See No Evil, Hear No Evil, Speak No Evil, Blog No Evil – Self Censorship and Blogging (Photo: Kevin Trotman)
I’m sure that any employee of a company who maintains an active weblog will have come across the self imposed limitations that one places on oneself when talking about the world they inhabit. Given that many of us spend between one third and a half of the hours on any given working day at our place of employment, our workplace definitely imposes itself on our life. It is thus natural to wish to discuss aspects of this part of your daily life – but the question that arises is one of what you should talk about, what you shouldn’t, where that line is and how you determined it.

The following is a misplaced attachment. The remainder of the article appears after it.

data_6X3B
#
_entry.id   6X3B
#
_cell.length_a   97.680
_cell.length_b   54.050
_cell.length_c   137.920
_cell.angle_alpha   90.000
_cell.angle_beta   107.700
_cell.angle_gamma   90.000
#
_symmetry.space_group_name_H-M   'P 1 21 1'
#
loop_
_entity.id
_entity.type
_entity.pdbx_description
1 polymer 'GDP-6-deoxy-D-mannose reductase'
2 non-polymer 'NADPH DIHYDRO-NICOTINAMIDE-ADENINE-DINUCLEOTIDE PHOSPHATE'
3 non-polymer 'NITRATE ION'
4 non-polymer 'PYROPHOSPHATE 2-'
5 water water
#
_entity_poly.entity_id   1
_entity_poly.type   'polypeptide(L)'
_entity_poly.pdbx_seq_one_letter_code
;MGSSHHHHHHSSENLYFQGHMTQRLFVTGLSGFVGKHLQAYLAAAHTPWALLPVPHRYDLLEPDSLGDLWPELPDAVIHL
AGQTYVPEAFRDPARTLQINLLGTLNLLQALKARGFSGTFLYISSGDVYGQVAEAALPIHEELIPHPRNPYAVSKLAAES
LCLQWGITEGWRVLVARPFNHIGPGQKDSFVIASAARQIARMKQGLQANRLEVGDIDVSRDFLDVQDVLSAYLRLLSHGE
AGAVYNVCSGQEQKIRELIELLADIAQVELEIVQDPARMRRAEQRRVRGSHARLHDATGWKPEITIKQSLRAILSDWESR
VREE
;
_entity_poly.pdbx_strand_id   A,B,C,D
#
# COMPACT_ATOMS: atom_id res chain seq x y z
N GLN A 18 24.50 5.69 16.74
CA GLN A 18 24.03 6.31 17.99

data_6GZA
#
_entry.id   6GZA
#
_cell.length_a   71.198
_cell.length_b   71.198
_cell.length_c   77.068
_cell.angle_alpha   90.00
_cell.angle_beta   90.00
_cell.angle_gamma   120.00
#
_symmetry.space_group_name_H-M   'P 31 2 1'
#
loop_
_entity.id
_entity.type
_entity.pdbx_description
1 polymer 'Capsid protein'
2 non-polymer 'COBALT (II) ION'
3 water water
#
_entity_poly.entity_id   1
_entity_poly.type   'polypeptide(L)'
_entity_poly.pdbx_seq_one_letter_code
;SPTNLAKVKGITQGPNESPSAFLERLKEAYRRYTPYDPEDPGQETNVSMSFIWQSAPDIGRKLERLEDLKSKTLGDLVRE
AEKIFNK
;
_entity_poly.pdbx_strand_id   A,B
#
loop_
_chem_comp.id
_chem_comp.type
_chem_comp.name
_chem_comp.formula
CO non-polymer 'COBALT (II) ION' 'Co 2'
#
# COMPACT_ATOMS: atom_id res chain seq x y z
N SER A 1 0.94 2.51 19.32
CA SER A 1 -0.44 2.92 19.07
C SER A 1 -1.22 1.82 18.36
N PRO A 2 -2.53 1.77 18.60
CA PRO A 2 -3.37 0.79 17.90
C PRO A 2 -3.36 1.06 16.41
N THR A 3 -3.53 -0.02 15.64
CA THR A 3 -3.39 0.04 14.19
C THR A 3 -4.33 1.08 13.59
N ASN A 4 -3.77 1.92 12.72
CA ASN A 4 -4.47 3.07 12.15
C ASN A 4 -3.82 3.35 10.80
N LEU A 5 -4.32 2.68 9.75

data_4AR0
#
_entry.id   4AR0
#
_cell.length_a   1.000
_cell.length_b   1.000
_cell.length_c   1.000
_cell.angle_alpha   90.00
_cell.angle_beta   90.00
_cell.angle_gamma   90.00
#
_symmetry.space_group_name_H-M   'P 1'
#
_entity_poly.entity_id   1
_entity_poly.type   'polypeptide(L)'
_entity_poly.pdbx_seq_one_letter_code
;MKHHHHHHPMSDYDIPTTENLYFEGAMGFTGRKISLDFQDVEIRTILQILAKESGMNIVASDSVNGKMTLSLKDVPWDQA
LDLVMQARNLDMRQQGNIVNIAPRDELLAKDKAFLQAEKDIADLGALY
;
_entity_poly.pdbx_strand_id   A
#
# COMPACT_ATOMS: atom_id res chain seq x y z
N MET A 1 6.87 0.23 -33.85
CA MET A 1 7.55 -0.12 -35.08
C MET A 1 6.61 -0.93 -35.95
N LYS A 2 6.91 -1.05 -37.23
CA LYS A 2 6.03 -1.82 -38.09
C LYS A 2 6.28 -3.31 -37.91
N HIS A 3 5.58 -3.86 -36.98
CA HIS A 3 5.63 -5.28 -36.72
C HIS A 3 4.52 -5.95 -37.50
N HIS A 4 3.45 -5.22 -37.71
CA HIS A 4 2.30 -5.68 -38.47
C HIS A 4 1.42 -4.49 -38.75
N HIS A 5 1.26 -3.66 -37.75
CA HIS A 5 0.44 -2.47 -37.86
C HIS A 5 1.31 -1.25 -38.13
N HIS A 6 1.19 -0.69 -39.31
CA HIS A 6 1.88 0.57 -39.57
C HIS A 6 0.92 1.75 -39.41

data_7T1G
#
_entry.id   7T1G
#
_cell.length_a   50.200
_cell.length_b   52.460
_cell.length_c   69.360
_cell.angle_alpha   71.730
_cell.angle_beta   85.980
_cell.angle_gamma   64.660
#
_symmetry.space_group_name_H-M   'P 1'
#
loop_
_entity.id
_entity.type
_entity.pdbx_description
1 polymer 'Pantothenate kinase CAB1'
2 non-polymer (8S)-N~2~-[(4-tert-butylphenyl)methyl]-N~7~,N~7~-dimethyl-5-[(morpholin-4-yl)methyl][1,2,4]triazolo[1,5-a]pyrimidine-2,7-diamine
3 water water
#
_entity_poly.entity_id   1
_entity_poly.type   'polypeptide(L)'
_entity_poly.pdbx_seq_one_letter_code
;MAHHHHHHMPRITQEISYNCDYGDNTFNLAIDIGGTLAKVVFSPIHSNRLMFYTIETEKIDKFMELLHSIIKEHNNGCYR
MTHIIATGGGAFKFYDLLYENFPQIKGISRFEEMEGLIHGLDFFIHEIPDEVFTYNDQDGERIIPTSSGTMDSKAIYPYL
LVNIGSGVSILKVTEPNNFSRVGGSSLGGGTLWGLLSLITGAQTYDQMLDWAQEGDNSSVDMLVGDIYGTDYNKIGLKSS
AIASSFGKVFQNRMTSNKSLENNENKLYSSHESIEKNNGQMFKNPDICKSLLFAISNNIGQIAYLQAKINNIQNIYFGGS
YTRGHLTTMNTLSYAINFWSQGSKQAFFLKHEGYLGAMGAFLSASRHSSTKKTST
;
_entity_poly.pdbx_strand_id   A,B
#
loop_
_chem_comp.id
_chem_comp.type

I make no attempt to hide the fact that I am employed as a Graduate Engineer by EnergyAustralia. You only need to peruse the archives to discover this, or perhaps stumble upon me on any number of the social networks – both professional and non-professional – that I am part of on the world wide web. At the same time I am careful to ensure that people understand two things about me. First, my opinions are just that, my own, they are not those of my employer. Secondly I write what I feel like on this blog, there is no incentive, requirement or request for me to write about any topic form anyone (although often I will end up writing responses to questions posed by friends). Enter, now, self censorship
The Green Light, the Red Light and the Ambiguous Amber Light